Charlie–With the Favorite Poem Project people send you their favorite poems and you also encourage Favorite Poem Readings. I’ve heard that the Favorite Poem Readings are attracting a really diverse group of people. Could you tell us about that?
RP–I’ve attended readings where mayors and state governors have read along with schoolchildren, recent immigrants–in Boston, a homeless person. At New York’s Town Hall, a sellout crowd saw Arthur Schlesinger, Jr.. Jimmy Breslin, Suzanne Vega, Laurie Anderson read along with Bronx public school students and an adult literacy student. In Oxford, Mississippi and Atlantal, Georgia I felt I was learning about the South, from the variety of readers of various races and the poems they chose. Everywhere I’ve attended a reading there have been surprises, and everywhere I felt a community representing itself and, perhaps, drawing a little closer together as people respect the works of art that their fellow citizens chose to embody, each in one person’s voice.
Charlie–I’d imagine there are some moving, or should I say touching, moments with people reading their favorite poems.
RP–The choices and the delivery, as well as the things people have to say, can be rich in emotion–autobiographical, or political. For example: a man in his eighties acknowledging that the daybreak lark rising in the sonnet is part of a love poem, but recalling that when he got the poem by heart as a child the lark embodied his joy when he got out of the orphanage and back to his father.
You can find a lot of this in the anthology, “Americans’ Favorite Poems” (Norton).
Charlie–If I participate in the project by either sending in a poem or reading at one of the readings, must my chosen poem be written by a famous poet? I’m thinking of a friend whose grandfather was a poet. The grandfather wasn’t famous, but I could imagine Jeff picking one of his grandfather’s poems for personal reasons.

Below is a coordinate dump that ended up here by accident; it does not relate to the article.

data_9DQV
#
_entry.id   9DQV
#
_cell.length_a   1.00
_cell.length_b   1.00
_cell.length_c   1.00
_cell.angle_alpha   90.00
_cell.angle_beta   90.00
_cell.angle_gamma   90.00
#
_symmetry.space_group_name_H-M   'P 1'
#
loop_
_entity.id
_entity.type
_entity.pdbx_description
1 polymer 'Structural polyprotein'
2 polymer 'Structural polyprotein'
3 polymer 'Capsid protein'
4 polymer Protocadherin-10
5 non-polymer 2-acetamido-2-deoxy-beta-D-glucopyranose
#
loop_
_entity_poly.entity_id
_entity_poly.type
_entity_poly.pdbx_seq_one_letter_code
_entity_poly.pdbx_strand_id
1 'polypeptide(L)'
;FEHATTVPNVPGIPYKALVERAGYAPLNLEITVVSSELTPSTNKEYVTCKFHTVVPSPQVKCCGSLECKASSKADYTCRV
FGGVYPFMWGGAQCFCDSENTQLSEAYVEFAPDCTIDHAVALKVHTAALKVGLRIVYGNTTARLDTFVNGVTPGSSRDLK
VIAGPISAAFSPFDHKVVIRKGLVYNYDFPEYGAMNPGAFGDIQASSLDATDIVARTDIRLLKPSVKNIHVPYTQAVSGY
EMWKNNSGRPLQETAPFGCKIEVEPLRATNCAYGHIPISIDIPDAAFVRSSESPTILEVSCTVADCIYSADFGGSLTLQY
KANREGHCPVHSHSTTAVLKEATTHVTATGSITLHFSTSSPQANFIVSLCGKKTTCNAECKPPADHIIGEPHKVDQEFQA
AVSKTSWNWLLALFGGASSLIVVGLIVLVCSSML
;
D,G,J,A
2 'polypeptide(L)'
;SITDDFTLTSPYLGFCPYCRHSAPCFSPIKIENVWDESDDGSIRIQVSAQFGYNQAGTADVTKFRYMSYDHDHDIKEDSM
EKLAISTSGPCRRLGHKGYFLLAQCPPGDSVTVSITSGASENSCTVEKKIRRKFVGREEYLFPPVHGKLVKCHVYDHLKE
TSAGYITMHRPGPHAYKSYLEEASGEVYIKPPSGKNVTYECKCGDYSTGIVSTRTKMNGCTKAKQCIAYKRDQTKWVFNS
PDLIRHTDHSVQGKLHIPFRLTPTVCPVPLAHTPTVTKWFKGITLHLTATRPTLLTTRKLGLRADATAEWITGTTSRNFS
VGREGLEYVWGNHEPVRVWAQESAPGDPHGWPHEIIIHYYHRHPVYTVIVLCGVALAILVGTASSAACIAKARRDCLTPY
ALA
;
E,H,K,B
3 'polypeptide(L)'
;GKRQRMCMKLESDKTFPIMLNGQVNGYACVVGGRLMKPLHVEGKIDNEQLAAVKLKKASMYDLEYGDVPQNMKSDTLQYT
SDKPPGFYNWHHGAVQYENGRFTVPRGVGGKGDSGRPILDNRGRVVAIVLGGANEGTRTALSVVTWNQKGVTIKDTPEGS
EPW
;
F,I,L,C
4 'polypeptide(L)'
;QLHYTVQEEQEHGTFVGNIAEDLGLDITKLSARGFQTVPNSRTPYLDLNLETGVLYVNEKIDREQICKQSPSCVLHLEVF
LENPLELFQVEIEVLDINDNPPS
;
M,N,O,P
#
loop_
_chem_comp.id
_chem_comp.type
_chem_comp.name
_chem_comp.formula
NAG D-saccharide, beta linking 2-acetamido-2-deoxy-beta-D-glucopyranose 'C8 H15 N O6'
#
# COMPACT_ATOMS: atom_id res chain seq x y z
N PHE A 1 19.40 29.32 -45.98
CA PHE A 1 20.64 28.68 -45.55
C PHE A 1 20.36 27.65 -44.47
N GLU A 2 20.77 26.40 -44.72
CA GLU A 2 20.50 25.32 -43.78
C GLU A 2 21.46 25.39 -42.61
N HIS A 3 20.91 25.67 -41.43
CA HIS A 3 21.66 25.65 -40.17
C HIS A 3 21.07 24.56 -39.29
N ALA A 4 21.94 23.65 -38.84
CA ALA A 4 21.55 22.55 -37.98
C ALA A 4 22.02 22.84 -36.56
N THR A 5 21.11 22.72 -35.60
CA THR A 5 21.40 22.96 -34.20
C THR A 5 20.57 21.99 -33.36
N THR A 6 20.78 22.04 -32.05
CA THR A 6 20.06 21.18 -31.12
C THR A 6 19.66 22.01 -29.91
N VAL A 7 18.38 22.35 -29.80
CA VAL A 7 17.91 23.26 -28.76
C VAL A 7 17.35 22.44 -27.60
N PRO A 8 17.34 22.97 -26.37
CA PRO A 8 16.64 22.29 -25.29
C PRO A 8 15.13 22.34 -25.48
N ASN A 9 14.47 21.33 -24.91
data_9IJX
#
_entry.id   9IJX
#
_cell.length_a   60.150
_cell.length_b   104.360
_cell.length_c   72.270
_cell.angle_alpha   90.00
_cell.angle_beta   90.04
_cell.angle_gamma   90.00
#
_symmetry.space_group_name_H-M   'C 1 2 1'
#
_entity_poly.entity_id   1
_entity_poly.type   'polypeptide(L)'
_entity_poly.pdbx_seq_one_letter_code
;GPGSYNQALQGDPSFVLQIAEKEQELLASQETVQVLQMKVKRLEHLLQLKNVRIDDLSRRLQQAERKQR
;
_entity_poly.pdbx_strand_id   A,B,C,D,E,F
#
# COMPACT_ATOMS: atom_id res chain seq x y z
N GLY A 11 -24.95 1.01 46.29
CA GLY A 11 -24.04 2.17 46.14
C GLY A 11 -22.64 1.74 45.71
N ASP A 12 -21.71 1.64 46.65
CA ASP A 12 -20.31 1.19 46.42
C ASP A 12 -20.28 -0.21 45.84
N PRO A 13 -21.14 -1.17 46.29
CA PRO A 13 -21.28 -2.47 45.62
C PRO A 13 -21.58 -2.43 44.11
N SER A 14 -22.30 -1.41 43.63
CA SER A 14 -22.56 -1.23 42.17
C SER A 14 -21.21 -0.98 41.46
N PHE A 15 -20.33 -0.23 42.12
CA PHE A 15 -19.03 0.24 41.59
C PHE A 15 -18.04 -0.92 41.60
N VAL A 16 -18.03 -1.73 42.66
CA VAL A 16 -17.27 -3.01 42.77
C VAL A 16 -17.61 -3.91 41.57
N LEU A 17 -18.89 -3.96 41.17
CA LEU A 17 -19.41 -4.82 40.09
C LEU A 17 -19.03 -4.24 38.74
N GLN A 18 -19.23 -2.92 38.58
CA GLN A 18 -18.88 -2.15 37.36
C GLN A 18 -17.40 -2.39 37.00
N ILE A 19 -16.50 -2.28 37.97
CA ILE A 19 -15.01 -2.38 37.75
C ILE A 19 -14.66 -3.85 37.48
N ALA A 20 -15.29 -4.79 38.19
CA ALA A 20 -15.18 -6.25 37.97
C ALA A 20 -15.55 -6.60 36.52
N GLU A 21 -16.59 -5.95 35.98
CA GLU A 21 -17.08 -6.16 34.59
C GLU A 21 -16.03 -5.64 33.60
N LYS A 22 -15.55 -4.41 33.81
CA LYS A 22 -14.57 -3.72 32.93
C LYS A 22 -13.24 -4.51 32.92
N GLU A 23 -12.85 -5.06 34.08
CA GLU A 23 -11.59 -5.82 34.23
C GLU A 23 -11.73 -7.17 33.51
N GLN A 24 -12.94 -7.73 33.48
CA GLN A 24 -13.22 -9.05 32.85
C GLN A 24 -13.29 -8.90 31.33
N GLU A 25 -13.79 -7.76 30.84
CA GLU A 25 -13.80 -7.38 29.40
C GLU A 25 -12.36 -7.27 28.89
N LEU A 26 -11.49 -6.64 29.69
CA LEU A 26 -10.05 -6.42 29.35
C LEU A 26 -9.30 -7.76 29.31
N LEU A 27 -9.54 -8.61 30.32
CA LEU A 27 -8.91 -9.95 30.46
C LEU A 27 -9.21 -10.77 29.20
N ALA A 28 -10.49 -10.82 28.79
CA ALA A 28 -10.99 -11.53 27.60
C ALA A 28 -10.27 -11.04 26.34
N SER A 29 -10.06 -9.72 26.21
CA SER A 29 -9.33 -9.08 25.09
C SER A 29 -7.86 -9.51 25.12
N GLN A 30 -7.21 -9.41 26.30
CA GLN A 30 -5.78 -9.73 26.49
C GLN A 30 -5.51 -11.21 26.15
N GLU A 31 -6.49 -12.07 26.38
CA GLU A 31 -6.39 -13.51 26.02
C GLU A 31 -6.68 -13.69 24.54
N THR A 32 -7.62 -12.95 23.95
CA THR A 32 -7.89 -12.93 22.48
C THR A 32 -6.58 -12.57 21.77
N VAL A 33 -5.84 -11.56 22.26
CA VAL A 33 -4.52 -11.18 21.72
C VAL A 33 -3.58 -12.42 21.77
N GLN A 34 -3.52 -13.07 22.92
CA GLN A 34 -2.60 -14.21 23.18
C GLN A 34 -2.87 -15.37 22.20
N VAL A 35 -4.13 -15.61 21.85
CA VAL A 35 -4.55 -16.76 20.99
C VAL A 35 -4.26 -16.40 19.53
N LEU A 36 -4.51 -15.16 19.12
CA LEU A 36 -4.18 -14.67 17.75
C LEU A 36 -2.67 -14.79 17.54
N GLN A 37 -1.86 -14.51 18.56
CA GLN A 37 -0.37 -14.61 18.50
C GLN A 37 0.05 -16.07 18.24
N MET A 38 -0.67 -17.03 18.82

RP–The poem should be admired first of all as a work of art. For that reason, we exclude poems written by oneself or by a close relative.
Charlie–Another practical question. Here on the web we’re reaching a worldwide audience. Can anyone participate? Also, must the favorite poem be in English?
RP–Anyone can participate. And it would not be right for all the poems to be in English, because the archive is meant to represent the United States in the year 2000, and there are many Americans who love poems in Yiddish, Italian, Persian, Navaho, Russian, Korean and so forth–sometimes because of their own origins, sometimes, because they simply love that poem by Cavafy or Rilke or Neruda or Sappho or whoever.
Charlie–Years ago when we had Consultants in Poetry at the Library of Congress, the poets in that office didn’t attract a lot of attention. More recently, you Poet Laureates have been quite visible with special projects that bring poetry to the attention of the general public.
RP–I don’t think the post should always be filled by someone who treats it as an active opportunity for public works. It should be acceptable for the Consultant Laureate to mostly stay home and write poems.
Charlie–What do you think the Favorite Poem Project is accomplishing and is it living up to the expectations you had when you started it?
RP–Perhaps, through the anthology published by Norton, “Americans’ Favorite Poems”, through the Web site at www.favoritepoem.org, and through the FP readings, the nature of the art–vocal, but not necessarily performative–has come through to some people. Perhaps some people feel less intimidated by poetry, less as though a poem were a challenge to say something smart. Perhaps the teaching of poetry has become more aware of the poem as a vocal work of art and a source of pleasure.
When the videos are released, after this spring, I think the project will take on another dimension. Eventually, they will be on the Web site. And I hope they get into the classroom, too.
Charlie–Thanks so much for talking with us about the Favorite Poem Project.
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Americans’ Favorite Poems